The materials necessary for performing this experiment are: Telephone receiver, transmitter, some wire and some carbons, either the pencils for arc lamps, or ones taken from old dry batteries will do.

Run a line from the inside of the house to the inside of some other building and fasten it to one terminal of the receiver. To the other terminal fasten another piece of wire and ground it on the water faucet in the house. If there is no faucet in the house, ground it with a large piece of zinc.

Fasten the other end to one terminal of the transmitter and from the other terminal of the same run a wire into the ground. The ground here should consist either of a large piece of carbon, or several pieces bound tightly together.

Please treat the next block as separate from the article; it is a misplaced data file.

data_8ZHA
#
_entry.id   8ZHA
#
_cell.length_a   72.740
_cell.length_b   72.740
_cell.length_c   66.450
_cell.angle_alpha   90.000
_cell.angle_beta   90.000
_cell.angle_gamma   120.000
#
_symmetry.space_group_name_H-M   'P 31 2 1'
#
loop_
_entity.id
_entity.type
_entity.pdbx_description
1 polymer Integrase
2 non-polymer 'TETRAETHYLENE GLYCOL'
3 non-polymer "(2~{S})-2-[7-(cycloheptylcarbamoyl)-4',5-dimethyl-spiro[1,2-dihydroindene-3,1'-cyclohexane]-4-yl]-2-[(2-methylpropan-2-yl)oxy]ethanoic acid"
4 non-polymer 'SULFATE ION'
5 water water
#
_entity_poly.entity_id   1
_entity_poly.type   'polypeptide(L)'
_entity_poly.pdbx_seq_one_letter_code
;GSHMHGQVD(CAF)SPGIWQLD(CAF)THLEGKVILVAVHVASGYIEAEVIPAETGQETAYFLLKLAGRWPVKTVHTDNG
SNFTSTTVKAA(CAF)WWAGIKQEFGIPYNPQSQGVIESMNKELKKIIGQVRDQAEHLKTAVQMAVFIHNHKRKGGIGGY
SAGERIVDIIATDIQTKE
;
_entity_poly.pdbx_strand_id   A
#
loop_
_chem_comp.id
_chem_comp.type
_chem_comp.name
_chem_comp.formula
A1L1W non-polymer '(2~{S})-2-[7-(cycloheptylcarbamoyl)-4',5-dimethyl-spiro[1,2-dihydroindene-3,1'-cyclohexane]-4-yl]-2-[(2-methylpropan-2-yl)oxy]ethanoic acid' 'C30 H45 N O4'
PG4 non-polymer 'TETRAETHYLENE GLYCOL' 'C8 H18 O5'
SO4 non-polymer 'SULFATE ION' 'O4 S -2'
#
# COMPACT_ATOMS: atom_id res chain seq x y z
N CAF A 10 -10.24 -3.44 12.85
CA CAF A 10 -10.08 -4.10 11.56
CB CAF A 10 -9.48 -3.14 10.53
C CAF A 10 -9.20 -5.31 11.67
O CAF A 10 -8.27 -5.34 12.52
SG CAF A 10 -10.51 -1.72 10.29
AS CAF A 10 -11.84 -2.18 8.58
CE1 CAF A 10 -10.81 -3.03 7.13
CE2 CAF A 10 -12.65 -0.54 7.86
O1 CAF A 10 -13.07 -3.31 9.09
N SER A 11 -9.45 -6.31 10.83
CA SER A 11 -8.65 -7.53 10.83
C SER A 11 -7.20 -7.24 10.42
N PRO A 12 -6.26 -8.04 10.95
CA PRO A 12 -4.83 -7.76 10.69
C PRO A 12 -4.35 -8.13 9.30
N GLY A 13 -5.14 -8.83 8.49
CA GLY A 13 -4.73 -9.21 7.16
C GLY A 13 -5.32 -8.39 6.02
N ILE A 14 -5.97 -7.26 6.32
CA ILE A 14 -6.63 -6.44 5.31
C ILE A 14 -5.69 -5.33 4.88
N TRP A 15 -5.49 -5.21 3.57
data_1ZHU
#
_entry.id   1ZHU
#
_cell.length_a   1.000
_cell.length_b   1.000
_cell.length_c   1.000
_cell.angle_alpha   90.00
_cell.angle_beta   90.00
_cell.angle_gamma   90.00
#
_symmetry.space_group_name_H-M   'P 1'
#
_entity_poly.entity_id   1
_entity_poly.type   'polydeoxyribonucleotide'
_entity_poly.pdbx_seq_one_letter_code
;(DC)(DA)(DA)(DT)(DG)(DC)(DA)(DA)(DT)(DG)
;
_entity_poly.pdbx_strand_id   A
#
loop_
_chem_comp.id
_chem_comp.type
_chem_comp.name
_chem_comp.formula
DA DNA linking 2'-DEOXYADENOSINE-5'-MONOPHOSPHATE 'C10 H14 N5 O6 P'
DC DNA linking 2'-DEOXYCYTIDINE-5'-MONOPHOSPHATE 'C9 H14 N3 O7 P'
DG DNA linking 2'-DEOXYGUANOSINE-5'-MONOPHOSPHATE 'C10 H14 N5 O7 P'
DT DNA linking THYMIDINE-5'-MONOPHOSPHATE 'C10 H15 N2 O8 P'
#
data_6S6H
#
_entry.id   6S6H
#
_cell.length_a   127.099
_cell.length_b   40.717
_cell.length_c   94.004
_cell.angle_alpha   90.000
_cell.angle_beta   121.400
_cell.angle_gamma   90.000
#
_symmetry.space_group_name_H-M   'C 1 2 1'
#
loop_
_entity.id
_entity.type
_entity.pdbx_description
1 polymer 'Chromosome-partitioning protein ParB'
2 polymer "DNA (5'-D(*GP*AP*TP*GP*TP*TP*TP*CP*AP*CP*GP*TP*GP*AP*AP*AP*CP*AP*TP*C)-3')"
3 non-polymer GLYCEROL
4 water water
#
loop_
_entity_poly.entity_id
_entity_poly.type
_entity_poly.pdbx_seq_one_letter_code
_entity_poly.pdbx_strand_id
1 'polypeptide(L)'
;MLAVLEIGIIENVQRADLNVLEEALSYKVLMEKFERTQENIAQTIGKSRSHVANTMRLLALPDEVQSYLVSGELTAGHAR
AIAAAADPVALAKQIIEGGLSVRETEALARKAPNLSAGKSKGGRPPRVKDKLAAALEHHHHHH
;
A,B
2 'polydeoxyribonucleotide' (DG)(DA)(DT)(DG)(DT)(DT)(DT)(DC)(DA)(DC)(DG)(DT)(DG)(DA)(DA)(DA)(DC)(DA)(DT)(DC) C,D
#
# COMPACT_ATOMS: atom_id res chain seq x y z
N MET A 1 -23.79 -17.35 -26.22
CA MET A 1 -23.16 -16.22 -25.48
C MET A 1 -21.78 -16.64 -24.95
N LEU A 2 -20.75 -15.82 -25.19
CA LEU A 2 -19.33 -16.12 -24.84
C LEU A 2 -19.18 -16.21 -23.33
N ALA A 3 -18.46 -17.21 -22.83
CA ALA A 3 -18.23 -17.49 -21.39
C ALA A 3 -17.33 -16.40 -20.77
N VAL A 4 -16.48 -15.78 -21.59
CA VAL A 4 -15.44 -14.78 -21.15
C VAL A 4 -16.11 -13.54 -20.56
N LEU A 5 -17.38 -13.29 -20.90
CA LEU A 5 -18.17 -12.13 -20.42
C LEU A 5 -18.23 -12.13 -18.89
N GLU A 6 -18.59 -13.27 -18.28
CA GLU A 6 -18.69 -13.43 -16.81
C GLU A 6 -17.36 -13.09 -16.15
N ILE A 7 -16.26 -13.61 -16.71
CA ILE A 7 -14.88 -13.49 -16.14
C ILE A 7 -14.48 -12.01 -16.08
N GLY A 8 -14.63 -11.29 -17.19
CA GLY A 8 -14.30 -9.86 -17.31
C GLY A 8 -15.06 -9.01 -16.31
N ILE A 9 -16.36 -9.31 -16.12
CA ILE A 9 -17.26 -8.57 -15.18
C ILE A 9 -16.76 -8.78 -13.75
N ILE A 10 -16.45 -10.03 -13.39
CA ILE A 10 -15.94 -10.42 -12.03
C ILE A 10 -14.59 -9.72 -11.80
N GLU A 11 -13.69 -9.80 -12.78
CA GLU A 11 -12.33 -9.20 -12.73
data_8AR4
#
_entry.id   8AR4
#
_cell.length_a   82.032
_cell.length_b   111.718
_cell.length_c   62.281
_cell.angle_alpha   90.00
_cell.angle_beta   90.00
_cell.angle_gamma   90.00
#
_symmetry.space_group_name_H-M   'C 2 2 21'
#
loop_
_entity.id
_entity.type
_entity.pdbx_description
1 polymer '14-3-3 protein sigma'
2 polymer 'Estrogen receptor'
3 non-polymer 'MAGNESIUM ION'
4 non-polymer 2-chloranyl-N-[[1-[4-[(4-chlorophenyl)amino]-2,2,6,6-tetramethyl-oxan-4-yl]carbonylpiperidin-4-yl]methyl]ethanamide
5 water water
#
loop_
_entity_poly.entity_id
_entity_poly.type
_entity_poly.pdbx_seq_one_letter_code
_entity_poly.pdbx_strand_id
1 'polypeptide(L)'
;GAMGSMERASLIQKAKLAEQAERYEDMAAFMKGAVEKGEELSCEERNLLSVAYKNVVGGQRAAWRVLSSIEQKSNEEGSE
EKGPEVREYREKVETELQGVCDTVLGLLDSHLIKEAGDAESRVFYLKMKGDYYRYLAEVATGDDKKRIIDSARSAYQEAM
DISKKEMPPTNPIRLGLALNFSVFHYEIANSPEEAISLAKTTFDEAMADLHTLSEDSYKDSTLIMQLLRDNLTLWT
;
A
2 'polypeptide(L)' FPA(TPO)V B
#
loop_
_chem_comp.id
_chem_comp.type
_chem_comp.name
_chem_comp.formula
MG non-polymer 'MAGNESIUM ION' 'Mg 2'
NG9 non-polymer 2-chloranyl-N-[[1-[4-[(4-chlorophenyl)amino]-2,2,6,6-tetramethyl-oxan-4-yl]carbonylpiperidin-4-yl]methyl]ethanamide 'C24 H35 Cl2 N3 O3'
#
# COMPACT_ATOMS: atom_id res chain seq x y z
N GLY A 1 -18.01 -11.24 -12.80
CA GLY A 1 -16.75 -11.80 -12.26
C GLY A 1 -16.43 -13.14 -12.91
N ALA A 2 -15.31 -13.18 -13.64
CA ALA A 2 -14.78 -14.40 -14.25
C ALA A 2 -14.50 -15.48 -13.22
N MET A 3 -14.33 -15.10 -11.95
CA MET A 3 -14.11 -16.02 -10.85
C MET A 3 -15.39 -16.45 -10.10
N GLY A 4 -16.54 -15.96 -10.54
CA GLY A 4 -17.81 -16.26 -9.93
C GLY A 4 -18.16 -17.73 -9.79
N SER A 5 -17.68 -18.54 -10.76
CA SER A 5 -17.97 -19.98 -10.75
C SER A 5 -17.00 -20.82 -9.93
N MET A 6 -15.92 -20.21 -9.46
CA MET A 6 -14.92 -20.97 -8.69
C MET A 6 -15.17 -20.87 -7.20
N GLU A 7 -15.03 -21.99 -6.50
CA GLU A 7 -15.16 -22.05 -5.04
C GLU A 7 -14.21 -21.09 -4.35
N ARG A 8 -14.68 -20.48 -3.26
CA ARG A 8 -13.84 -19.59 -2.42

A Unique Battery

A Unique Battery

If a person speak into the transmitter, one at the receiver can hear what is said, even though there are no batteries in the circuit. It is a well known fact that two telephone receivers connected up in this way will transmit words between two persons, for the voice vibrating the diaphragm causes an inductive current to flow and the other receiver copies these vibrations. But in this experiment, a transmitter which induces no current is used. Do the carbon and the zinc and the moist earth form a battery? --Contributed by Wm. J. Slattery, Emsworth, Pa.